If you are going to stop in and take a peek at the new Fox Project, 9 to 5 starring Rashida Jones, you need to first understand the movie a little bit. It was a different time and a different working culture. In the 1980’s the Internet was in its infancy, so the primary way most people earned any income was to work for someone else. Desktop and laptop computers were very expensive (think about paying $1000 for 10 MEGAbytes of hard disk space) and social media was nowhere to be found.
As for the work environment, Dolly Parton’s song says it all:
Barely gettin’ by, it’s all takin’ and no givin’ They just use your mind and they never give you credit They let you dream just to watch ’em shatter You’re just a step on the boss-man’s ladder
The idea of collaboration between management and employees was seen as a way for management to benefit and the employees get the crumbs of anything that might be left. As for 401(k) plans for employees, the opportunity to get involved in one was only possible in a very small number of companies. It was truly a me (the employee) against them (management) trench warfare mentality.
Rashida Jones (Parks and Recreation) is involved with the screenwriting, and may being cast as one of the three main female characters, though whether or not she will take the lead role is still up in the air. Stranger Things producer Shawn Levy will also have a hand in the project.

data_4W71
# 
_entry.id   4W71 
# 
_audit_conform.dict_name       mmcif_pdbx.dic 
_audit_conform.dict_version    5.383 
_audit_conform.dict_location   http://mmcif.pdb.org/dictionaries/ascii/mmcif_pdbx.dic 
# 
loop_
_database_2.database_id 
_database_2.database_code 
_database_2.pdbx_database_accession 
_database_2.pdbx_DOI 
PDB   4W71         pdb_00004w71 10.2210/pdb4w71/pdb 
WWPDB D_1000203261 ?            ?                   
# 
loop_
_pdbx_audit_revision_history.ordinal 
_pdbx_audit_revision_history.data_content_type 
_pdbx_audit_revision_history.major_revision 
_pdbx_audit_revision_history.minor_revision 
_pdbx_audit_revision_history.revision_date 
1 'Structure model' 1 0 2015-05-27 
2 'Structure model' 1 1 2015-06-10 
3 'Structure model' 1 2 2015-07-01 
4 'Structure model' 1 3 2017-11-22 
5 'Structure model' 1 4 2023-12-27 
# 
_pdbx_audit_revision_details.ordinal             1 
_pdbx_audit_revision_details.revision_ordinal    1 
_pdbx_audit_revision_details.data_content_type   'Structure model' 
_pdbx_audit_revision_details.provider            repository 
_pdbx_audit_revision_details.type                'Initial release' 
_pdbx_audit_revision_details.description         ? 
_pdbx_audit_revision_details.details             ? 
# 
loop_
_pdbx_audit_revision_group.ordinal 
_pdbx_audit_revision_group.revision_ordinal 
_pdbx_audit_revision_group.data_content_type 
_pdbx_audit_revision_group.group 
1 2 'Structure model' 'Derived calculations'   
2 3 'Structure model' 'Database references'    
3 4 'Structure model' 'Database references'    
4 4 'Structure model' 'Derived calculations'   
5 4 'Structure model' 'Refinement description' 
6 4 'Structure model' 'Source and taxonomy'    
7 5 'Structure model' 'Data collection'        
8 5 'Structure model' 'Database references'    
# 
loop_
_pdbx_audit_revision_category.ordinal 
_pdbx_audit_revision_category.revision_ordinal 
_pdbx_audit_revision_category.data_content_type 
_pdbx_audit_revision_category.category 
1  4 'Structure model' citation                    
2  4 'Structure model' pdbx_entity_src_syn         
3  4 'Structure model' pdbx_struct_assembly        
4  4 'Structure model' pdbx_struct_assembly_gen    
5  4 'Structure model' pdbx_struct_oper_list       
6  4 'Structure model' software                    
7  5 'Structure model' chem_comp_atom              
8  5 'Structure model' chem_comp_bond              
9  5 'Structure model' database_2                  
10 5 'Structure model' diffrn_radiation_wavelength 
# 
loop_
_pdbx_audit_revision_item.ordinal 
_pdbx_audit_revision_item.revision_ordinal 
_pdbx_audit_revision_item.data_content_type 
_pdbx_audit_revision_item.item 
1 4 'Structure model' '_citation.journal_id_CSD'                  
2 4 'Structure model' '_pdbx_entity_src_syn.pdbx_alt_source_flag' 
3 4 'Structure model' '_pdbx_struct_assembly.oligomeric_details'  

The first hurdle to climb is to find a way to capture the attention of a younger audience who would balk at the idea of kidnapping their boss (they are now one of the “collaborators”) and the possibility to a sexist boss who blackmails a secretary to have sex with her is now more likely to be the subject of a #metoo documentary than a plot line for a TV comedy series. Showing up for work late, a practice that seems more common today than ever, was grounds for getting fired after the first warning in the 80’s.
The lead character would have to change instead of the stereotypical blonde secretary played by Dolly Parton. She was perfect for the role in the movie, but that stereotype has been vanquished from the watercooler, even if it happens to be true in some offices.
It might be that the timing for such a project given the current state of the culture, where everything is uber-serious, is just wrong. If the goal is to get things rolling in 2019, then laying the groundwork and getting the production schedule organized this year makes sense. Things change, so the comedy angle has to be one of a more relaxed working environment where the issue of sexism is toned down considerably but the idea of employees getting ripped off by the company still reigns supreme. Consider the statistically low increases in annual salaries over the past decade.
For what it’s worth, this can be seen as an experimental project to see where the future of TV comedy is heading. With The Big Bang Theory entering its last season, a void will be created that will need to be filled by a new, different type of comedy. Maybe the answer is something that people can come home from work and watch that will make them laugh at the day they have just had to deal with.